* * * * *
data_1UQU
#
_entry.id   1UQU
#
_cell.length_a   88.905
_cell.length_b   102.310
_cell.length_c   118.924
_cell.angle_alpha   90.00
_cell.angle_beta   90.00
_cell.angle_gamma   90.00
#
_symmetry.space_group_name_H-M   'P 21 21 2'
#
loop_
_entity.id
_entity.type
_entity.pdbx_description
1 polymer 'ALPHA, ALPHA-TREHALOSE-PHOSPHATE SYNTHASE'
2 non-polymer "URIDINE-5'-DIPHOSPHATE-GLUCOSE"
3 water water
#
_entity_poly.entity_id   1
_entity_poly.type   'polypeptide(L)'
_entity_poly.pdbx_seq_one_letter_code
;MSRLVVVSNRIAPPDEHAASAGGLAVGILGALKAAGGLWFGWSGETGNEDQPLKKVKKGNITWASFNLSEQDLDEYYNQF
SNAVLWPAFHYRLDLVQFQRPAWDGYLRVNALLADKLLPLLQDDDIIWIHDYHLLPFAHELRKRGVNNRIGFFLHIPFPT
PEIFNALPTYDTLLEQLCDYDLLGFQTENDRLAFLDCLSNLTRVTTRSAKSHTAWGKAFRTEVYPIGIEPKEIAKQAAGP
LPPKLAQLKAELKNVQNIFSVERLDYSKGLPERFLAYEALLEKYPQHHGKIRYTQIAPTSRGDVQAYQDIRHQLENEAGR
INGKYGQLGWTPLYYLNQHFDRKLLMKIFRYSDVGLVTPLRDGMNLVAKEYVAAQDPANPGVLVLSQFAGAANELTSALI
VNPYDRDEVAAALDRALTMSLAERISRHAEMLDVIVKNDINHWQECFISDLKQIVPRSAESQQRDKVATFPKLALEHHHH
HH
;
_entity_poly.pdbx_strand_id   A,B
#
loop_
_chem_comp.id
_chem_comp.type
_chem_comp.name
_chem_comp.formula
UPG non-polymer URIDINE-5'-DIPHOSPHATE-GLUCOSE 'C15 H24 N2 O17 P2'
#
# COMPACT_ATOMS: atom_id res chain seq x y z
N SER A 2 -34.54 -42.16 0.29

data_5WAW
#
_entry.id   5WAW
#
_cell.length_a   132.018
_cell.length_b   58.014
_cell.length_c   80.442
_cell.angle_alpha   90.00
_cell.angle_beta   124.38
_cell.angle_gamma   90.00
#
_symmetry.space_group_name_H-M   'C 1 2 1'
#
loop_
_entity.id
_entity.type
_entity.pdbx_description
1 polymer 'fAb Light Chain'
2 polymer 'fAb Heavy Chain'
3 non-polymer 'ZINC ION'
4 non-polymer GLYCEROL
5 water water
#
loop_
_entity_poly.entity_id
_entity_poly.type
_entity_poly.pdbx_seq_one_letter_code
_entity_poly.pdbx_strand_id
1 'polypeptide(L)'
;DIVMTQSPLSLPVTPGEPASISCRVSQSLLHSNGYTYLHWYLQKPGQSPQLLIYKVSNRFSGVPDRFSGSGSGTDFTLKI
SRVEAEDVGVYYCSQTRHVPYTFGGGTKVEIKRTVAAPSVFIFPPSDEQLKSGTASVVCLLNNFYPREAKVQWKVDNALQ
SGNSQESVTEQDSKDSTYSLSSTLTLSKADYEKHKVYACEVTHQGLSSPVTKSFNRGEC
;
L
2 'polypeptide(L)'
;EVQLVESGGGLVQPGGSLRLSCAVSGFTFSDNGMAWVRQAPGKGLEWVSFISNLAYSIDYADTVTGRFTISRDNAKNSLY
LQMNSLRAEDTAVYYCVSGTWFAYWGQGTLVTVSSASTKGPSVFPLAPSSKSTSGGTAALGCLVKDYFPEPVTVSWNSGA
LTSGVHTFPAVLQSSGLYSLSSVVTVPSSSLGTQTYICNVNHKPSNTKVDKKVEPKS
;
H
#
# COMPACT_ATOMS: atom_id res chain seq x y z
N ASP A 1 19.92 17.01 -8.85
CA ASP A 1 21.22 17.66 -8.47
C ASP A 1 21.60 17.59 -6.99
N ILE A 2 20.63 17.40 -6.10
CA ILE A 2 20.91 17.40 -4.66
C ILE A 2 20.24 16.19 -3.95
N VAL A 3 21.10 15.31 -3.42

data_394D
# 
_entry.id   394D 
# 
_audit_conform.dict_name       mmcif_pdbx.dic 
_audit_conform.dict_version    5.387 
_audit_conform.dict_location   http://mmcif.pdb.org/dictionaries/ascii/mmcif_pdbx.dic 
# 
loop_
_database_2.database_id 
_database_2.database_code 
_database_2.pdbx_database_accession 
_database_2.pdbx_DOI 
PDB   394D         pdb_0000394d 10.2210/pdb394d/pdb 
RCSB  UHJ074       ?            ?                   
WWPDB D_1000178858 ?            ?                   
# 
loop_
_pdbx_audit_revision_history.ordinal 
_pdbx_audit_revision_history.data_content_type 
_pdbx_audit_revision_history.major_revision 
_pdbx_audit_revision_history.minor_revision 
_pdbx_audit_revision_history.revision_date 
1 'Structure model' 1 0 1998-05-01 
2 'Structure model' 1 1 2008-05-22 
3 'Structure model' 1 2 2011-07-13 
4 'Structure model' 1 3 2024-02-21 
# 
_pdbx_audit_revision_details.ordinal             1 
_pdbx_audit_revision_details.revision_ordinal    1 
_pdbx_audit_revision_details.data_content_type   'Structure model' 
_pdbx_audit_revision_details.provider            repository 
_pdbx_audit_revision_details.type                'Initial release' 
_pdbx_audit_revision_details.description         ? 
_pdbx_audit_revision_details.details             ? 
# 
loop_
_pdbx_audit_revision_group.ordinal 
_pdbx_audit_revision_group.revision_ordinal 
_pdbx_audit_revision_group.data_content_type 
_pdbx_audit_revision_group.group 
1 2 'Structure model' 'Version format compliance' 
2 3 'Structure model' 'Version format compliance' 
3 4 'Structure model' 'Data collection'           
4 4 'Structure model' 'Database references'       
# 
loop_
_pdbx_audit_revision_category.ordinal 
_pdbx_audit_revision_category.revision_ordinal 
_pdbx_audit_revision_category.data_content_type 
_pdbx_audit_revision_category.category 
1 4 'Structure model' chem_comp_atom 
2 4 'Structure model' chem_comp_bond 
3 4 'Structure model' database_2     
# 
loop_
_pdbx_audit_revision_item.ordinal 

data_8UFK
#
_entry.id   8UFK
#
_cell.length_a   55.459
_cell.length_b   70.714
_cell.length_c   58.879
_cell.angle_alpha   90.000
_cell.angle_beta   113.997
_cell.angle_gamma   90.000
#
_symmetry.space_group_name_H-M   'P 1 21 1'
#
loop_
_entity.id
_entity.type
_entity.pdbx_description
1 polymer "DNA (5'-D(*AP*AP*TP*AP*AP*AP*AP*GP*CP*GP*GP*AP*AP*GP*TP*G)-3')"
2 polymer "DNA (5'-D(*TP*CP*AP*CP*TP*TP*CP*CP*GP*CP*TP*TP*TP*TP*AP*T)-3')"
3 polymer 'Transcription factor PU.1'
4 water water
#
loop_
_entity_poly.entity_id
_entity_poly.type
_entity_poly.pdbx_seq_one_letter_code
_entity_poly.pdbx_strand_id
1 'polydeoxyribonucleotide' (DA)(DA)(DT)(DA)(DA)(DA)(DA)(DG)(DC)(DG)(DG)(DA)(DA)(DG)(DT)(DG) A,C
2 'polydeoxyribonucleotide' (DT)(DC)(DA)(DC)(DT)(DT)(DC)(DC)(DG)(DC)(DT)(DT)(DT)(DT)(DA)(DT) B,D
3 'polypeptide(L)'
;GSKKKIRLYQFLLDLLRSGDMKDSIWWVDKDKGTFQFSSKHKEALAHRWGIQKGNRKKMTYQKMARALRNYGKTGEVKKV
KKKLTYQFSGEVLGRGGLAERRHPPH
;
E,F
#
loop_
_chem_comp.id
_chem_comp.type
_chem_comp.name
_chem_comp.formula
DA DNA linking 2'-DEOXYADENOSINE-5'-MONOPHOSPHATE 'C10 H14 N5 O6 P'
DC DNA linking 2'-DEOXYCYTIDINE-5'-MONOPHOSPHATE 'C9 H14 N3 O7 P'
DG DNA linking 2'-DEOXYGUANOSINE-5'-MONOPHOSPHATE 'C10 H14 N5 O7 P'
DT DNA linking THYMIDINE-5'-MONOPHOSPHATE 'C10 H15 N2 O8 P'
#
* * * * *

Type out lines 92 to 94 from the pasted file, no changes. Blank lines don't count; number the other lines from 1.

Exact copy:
N VAL A 3 21.10 15.31 -3.42

data_394D
# 